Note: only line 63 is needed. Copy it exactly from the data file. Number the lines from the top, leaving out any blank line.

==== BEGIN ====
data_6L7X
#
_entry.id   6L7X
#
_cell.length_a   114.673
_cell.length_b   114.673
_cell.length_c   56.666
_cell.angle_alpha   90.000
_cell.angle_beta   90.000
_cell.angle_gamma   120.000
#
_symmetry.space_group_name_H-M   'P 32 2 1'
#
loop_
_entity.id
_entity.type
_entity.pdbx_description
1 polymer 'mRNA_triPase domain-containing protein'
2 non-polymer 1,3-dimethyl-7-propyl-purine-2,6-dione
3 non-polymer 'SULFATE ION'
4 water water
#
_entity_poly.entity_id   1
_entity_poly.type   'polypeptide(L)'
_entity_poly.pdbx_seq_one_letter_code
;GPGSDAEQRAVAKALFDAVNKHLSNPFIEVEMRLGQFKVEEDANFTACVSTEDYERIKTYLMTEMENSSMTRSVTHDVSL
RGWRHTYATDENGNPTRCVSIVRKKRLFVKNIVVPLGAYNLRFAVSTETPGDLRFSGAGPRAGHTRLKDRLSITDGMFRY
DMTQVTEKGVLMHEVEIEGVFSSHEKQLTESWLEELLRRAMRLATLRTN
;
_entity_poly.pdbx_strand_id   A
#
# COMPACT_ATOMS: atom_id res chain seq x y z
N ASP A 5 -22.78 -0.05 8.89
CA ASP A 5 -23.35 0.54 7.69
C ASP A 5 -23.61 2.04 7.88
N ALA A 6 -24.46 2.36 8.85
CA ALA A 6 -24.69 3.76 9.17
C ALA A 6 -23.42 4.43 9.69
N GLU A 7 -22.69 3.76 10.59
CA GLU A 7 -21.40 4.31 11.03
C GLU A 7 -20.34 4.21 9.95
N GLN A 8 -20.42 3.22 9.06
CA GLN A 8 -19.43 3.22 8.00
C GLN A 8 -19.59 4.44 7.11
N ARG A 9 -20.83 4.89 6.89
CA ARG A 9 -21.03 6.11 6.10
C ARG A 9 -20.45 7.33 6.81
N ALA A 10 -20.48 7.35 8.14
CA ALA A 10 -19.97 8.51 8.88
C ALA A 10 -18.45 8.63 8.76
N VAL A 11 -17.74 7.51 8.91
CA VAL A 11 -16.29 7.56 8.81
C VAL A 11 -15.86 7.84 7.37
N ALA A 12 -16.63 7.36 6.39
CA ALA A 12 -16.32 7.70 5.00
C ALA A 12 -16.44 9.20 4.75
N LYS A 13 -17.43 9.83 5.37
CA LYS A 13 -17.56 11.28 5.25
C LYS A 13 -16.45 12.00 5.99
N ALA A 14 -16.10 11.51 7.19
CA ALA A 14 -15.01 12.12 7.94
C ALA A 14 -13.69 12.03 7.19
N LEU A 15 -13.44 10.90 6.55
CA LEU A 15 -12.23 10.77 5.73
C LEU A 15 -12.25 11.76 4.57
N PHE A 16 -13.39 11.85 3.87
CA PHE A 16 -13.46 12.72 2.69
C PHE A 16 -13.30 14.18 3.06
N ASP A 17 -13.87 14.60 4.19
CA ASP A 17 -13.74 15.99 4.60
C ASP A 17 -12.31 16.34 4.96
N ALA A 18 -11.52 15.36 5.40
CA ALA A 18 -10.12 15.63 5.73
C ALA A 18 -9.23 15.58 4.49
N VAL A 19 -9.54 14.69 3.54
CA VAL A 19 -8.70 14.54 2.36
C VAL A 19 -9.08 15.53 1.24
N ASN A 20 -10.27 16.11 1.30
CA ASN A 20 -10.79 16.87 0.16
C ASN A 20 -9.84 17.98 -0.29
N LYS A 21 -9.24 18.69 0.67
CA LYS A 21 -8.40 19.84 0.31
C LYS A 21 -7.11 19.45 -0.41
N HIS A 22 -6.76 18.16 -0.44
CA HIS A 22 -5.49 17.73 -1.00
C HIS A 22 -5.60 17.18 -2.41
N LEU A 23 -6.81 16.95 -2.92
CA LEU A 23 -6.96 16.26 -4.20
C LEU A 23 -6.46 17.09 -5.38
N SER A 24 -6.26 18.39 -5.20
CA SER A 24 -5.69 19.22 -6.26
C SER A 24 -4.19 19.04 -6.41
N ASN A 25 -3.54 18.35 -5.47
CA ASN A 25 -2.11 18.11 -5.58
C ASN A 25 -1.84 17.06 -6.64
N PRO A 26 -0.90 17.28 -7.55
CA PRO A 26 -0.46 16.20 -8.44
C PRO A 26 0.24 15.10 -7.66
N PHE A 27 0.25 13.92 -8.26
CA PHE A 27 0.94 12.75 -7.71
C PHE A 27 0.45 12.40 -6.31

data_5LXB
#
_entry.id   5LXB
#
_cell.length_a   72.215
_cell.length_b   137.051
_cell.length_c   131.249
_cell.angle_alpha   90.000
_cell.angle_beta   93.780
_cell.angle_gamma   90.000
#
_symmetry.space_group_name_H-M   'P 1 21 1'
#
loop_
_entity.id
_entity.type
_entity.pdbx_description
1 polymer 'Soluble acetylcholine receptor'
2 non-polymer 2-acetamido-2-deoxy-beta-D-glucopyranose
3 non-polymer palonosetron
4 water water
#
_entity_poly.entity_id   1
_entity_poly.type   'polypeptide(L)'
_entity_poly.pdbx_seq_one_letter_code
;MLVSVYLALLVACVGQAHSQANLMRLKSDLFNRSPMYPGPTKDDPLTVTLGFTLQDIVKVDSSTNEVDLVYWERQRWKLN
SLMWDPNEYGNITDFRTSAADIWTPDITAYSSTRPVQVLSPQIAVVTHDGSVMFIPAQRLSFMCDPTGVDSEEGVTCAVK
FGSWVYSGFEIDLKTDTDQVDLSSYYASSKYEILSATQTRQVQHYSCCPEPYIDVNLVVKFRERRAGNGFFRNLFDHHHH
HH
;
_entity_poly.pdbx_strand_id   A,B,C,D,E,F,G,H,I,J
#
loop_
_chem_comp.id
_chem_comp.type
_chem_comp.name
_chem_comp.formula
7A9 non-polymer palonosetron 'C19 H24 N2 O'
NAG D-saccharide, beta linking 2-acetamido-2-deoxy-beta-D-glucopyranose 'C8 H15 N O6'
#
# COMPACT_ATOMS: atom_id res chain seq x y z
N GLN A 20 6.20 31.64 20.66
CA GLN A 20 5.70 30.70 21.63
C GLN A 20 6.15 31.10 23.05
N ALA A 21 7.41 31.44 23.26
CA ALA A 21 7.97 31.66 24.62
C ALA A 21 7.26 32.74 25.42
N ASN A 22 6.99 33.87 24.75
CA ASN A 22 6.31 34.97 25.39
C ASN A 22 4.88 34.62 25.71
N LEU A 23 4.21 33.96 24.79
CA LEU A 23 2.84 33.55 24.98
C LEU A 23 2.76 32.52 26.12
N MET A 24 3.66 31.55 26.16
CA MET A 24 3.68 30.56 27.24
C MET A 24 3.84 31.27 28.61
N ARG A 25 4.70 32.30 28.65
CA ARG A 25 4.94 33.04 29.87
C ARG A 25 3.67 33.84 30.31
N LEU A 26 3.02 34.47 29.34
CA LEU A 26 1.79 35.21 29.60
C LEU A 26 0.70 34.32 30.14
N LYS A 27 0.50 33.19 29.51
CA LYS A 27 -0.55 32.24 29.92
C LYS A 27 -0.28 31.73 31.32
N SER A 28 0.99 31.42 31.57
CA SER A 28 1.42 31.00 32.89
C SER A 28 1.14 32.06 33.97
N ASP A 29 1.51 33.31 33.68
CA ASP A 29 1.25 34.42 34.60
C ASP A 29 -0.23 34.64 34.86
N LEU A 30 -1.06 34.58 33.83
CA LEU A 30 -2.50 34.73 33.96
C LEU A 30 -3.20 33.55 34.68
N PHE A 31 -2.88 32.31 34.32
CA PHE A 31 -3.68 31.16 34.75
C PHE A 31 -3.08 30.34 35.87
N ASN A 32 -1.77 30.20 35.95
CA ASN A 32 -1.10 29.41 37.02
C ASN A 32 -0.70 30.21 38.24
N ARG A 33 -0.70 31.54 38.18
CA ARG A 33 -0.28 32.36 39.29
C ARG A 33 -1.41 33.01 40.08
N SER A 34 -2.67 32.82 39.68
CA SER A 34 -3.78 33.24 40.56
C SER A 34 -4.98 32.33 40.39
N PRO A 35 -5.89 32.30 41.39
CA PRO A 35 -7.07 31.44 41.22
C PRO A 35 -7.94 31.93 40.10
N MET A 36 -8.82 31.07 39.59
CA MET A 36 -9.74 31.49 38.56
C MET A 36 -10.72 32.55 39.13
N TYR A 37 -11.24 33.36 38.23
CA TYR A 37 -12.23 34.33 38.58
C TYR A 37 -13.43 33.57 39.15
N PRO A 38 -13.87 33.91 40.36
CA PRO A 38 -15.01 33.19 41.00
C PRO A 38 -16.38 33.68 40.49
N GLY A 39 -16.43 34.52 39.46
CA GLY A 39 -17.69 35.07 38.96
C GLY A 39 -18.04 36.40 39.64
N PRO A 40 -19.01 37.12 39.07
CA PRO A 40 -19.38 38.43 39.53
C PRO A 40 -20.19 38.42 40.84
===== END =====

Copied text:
N LEU A 15 -13.44 10.90 6.55